Emotional/Mental Abuse: Please see http://socialjugg.com/2013/01/27/emotional-abuse-identifying-the-signs-breaking-the-cycle/  for information on how to identify verbal/emotional/mental abuse and where to go for help.  If that doesn't help, please visit: www.icspp.org and look for an ethical therapist in your area.

 

 

Failing Grades:  If your child is failing in school, please visit:  http://www.school-for-champions.com/grades/avoid_failing.htm for help.  Also, please note that major life changes (i.e. divorce, death, sexual/physical/verbal abuse, bullying/being bullied, etc.) often cause kids to shutdown in order to readjust.  Be compassionate towards your children.  They want to succeed and want you to be proud of them.  If they aren't excelling, find out why and be patient, compassionate, loving, and understanding with your child(ren).

 

 

Homosexuality:  Homosexuality is not illegal and is not a mental disease.  If you are unable to accept your son or daughter's proclaimed sexuality, visit:  www.pflag.org.  For more information on why "therapies" targeting sexuality are harmful, click here.

 

 

Independence: The 4-H Clubs have a great guide to the different developmental stages of children and teens.  Visit: http://www.ces.purdue.edu/extmedia/NCR/NCR-292.html to see the natural and appropriate feelings of confusion, rebellion, and more that surface during the teen years.  Independence and responsibility are key ingredients for teens to become successful adults.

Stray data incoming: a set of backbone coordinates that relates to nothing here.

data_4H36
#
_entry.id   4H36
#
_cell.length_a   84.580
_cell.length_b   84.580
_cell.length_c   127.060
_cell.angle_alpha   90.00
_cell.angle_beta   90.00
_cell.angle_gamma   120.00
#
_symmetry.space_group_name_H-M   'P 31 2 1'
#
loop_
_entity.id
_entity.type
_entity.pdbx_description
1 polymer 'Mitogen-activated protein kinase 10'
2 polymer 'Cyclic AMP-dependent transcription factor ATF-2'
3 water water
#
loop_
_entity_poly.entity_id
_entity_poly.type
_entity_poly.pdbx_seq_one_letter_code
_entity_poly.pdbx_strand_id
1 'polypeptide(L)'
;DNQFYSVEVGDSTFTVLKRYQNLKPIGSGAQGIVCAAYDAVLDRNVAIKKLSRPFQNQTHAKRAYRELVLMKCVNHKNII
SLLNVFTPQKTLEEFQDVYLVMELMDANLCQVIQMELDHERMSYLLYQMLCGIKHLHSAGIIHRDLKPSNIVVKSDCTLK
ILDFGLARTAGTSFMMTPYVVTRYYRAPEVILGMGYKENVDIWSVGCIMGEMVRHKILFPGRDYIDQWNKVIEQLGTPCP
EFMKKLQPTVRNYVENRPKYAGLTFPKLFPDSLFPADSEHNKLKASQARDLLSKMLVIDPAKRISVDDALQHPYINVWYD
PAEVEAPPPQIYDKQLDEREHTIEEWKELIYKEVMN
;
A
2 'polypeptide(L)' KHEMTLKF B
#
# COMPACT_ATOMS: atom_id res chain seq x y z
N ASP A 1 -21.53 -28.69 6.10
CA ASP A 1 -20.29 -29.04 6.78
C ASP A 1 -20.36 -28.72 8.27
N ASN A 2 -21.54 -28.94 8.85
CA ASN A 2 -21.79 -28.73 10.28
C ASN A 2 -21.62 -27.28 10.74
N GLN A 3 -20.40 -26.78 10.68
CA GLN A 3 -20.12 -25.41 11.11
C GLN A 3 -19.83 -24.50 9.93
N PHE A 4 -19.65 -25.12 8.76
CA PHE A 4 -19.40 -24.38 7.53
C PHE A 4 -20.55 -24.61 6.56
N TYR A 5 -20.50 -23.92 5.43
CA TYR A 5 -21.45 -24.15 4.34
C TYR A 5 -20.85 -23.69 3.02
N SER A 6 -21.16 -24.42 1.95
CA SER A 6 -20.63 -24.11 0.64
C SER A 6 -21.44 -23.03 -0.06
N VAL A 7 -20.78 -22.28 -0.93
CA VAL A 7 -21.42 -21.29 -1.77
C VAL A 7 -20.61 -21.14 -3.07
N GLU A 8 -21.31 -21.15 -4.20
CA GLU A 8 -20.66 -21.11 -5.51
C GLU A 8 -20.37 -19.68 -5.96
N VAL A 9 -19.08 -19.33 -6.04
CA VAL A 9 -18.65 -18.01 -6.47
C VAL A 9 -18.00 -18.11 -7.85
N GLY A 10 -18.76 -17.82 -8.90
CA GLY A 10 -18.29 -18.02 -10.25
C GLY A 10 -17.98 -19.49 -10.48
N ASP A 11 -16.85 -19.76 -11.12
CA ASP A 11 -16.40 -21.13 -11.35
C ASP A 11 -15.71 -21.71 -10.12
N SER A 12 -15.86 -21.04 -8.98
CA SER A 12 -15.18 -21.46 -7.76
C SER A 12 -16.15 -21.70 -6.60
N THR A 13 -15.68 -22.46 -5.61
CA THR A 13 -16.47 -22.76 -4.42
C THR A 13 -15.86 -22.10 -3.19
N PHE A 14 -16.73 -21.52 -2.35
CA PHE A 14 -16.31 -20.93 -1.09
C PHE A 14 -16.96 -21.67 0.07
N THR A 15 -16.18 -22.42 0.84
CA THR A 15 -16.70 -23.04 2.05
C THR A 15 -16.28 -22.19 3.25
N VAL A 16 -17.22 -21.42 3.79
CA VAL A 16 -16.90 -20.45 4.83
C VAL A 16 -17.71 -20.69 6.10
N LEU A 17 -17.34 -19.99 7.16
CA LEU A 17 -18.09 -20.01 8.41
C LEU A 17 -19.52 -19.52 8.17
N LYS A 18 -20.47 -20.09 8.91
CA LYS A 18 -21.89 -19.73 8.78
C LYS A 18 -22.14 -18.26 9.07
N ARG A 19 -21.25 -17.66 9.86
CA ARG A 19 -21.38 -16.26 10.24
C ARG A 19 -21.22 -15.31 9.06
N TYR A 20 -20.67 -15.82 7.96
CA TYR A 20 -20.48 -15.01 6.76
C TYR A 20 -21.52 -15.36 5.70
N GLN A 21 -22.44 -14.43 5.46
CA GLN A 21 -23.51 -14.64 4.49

Jail:  First, if your child has been arrested before, is arrested, or is likely to be arrested, they need a competent defense attorney that won't try to farm them out to an unregulated behavior modification facility.  You and your child(ren) need to know your rights.  For information on what to do in the event of an arrest, visit:  https://www.aclu.org/know-your-rights/what-do-if-youre-stopped-police-immigration-agents-or-fbi   Make sure your attorney is an advocate for your child and that you are too!

 

 

Lipstick/Make-Up:  Please visit: http://www.parents.com/kids/development/behavioral/daughter-ready-for-makeup/ for an article on age-appropriate make-up.  Also, please see: http://bottomlinepersonal.com/mistakes-parents-make-that-push-adult-children-away/   This is really a personal decision and one common to pre-teens and teens.  Try to see what compromises can be made on this issue.  Visit the links for help.  And, allow your child(ren) to express themselves.  If it is socially unacceptable, they'll figure it out very quickly.  Warn them of any problems you foresee as a result and let it be their choice in the end.